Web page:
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Hate Speech and Fake News How Far Should the Law Go?


Feb 24 2024 to Feb 24 2024 11:30 a.m.



Bangalore International Centre

7 4th Main Rd, Stage 2, Domlur 560071

Event Description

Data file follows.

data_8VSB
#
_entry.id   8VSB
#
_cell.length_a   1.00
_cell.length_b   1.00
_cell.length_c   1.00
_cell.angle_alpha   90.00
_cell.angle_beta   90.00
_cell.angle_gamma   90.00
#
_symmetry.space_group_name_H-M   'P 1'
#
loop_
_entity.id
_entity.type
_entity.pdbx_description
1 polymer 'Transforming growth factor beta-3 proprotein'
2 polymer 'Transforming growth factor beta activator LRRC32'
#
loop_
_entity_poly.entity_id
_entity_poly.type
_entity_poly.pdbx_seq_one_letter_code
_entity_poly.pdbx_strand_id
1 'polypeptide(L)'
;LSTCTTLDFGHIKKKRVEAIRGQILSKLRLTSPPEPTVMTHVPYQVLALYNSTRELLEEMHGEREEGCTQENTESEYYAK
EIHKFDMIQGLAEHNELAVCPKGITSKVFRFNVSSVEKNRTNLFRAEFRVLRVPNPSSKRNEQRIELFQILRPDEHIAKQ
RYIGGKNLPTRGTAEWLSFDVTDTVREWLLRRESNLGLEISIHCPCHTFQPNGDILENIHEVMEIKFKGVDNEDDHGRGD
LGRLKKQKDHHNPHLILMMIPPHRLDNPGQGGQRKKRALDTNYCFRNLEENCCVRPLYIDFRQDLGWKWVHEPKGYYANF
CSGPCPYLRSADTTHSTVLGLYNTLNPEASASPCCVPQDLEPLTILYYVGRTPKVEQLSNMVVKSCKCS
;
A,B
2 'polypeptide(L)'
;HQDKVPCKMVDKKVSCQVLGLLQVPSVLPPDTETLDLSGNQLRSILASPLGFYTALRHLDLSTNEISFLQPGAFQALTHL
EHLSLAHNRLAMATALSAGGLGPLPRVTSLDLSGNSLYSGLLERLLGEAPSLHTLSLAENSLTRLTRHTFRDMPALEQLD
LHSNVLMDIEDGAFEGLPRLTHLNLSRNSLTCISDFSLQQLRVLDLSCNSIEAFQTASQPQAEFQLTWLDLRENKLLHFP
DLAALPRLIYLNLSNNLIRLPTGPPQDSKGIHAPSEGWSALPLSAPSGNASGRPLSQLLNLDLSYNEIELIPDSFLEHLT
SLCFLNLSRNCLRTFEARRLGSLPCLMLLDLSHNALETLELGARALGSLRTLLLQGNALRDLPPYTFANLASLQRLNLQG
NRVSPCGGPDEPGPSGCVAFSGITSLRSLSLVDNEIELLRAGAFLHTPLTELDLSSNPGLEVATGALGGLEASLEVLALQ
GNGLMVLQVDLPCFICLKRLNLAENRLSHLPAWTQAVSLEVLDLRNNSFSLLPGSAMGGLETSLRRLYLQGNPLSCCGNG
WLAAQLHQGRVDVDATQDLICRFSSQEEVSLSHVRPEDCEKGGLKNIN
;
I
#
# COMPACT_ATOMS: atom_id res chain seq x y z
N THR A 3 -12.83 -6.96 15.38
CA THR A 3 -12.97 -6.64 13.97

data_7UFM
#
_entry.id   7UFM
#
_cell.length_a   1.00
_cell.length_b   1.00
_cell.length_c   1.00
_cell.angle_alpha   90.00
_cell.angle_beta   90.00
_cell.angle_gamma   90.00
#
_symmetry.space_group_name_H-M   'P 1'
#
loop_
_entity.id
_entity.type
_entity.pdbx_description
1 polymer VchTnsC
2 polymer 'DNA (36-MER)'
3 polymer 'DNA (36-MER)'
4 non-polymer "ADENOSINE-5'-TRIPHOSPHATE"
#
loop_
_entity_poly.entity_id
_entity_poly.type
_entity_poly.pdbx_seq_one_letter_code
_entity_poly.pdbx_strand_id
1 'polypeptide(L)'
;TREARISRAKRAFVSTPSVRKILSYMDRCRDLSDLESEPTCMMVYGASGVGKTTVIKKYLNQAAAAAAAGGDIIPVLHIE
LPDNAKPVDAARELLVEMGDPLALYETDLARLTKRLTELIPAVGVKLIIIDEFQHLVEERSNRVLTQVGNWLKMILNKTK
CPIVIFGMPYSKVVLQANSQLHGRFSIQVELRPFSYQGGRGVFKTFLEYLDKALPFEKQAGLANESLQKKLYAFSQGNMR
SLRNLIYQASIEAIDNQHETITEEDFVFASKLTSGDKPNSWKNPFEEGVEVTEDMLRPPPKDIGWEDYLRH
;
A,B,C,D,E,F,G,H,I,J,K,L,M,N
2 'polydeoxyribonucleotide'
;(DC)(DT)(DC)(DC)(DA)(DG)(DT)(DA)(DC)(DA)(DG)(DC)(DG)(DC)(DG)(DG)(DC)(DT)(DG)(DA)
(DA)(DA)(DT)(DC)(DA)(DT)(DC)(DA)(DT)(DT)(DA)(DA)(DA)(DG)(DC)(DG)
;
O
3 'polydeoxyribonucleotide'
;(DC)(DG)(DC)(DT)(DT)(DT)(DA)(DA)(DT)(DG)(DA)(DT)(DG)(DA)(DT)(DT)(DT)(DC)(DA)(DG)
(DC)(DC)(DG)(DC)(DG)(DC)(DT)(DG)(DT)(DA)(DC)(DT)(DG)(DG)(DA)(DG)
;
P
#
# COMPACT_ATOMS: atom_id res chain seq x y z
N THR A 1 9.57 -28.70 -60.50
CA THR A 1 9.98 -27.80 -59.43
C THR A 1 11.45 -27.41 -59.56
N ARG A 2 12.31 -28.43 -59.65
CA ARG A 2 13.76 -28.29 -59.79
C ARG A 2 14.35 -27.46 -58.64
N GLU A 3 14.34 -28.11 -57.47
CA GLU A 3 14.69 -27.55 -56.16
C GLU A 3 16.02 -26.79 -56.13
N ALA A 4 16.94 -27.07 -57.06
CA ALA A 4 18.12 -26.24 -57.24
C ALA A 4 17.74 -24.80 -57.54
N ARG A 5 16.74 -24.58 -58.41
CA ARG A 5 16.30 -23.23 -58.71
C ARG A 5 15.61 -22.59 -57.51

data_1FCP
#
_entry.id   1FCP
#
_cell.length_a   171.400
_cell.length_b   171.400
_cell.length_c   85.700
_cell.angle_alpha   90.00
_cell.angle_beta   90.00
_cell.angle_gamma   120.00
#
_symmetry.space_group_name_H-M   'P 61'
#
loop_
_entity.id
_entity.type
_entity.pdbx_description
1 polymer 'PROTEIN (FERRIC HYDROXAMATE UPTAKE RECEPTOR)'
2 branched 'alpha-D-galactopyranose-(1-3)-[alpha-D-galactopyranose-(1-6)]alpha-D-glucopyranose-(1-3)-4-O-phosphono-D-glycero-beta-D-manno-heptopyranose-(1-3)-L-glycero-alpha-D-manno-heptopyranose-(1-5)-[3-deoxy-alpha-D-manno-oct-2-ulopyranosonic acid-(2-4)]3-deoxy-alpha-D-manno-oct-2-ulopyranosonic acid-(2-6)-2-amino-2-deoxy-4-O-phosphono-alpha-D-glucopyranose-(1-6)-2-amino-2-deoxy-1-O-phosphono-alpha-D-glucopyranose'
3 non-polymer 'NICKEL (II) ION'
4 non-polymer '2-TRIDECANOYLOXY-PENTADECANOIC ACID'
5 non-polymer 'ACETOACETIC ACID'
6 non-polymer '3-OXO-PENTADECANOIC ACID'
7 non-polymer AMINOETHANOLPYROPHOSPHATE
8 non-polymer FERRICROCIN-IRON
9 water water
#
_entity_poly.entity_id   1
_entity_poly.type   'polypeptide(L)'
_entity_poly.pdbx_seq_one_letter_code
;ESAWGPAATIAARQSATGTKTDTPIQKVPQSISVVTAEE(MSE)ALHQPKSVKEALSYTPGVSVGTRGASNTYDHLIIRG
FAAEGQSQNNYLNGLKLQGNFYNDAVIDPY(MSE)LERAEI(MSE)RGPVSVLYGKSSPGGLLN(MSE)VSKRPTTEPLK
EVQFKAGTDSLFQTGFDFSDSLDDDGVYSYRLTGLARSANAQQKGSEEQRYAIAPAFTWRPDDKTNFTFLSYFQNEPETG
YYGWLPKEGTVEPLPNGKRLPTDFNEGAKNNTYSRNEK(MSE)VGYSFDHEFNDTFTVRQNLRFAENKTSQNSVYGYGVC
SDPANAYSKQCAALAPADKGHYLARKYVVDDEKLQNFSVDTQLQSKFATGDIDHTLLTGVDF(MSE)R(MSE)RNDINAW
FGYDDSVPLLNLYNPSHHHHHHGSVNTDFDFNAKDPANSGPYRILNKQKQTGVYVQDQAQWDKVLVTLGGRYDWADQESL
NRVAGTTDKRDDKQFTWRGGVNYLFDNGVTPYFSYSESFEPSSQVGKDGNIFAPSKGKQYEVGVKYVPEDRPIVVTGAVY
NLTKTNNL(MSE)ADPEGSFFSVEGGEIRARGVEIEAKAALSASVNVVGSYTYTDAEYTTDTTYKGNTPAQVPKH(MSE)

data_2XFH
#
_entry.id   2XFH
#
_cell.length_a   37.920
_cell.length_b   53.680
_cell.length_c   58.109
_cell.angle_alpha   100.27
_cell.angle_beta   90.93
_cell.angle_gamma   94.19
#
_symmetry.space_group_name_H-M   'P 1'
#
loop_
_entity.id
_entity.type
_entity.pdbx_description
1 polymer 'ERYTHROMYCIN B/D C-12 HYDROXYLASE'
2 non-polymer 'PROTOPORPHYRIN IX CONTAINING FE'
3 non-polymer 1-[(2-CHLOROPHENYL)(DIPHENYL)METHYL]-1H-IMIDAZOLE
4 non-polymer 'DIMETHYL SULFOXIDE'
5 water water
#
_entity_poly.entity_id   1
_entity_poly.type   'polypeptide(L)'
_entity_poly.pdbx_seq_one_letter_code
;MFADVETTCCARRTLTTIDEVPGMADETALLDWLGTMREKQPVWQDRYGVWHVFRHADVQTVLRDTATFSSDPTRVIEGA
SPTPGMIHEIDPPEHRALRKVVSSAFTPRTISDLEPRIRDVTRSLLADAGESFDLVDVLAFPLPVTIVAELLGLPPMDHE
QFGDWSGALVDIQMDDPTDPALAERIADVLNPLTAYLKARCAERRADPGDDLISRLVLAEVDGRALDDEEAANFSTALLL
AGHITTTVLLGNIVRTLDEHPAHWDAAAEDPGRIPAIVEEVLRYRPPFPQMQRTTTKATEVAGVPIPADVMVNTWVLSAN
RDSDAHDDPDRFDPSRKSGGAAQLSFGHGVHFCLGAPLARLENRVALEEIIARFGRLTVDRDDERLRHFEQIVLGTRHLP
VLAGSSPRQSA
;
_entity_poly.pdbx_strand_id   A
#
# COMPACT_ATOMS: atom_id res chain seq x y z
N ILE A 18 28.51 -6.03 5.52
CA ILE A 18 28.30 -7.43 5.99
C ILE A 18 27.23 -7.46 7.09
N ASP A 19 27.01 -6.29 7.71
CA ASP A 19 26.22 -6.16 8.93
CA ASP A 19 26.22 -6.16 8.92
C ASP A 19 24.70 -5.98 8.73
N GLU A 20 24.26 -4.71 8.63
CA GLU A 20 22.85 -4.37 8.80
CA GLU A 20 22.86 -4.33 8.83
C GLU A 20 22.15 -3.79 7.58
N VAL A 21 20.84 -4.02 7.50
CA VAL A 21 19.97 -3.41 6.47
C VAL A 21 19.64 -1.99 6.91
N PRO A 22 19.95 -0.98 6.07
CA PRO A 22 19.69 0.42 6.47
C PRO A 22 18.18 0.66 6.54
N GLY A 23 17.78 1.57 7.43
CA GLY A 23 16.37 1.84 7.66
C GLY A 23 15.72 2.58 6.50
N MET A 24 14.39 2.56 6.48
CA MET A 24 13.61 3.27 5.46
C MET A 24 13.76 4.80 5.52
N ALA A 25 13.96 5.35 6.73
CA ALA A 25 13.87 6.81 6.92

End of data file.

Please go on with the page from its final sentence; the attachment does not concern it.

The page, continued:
Recent months have seen increasingly fraught debates over the pros and cons of limiting or prohibiting free speech to counter the effects of hateful expression, on the one hand, and false or misleading messages (often described as ‘fake news’), on the other, especially on social media and other online platforms. Some governments have already imposed wide-ranging curbs on freedom of expression and justified such restrictions as necessary for societal peace and harmony. But free speech advocates have argued that sweeping legislative measures to tackle hate speech and ‘fake news’ raise serious concerns, including well-founded fears that they may result in silencing dissent and discouraging free and frank democratic debate. The subject presents formidable challenges on many fronts, including legal, political, cultural and social. There is clearly a need for careful, calm and intelligent thinking on appropriate responses. Such responses will have to be multi-pronged and will have to include legal/regulatory actions as well as those based on ethical norms, education and persuasion. This lecture by Dr Venkat Iyer will attempt to throw light on key issues relevant to an understanding of both the problem and possible solutions. This will be followed by a Q&A session with the audience. Speaker Venkat Iyer Barrister-at-Law, UK Dr Venkat Iyer is a barrister and academic based in Northern Ireland. He is attached to the School of Law at Ulster University where, in addition to being Director of Educational Partnerships and International Affairs, he teaches media law, constitutional law, and business law. Dr Iyer has been in legal practice since 1981 and is, among other things, a trained mediator. Between 2008-15 Dr Iyer served as Law Commissioner for Northern Ireland. A former Nuffield Press Fellow at Cambridge University, Dr Iyer has lectured in a number of foreign universities, including Meiji University (Japan), University of Melbourne (Australia), Tsinghua University (China), Fordham University (USA), University of Malaya, International Islamic University of Malaysia (Malaysia), University of Bombay (India), and Soochow University (Taiwan), and continues to be a visiting professor in several institutions. In 2003-2004 – and again in 2012 – he was invited by the Royal Government of Bhutan to advise on, and draft, media laws for that kingdom. In 2007, he was appointed a consultant by the World Bank to design a programme on Continuing Legal Education for the Kenyan Bar. In 2011, he was asked to review the Broadcasting Act in Vanuatu and to recommend changes to the media law regime in that country. Since 2012 he was consulted by the Burmese government on a wide range of media law related matters. Dr Iyer runs training courses on media law and media ethics for newspapers and media organisations around the world. He has also been engaged in designing and delivering capacity building programmes for judges and magistrates in various jurisdictions, and frequently runs judicial training programmes. Dr Iyer is the author of a number of books and articles, and the editor of two journals, The Commonwealth Lawyer and The Round Table: Commonwealth Journal of International Affairs, both published from London.

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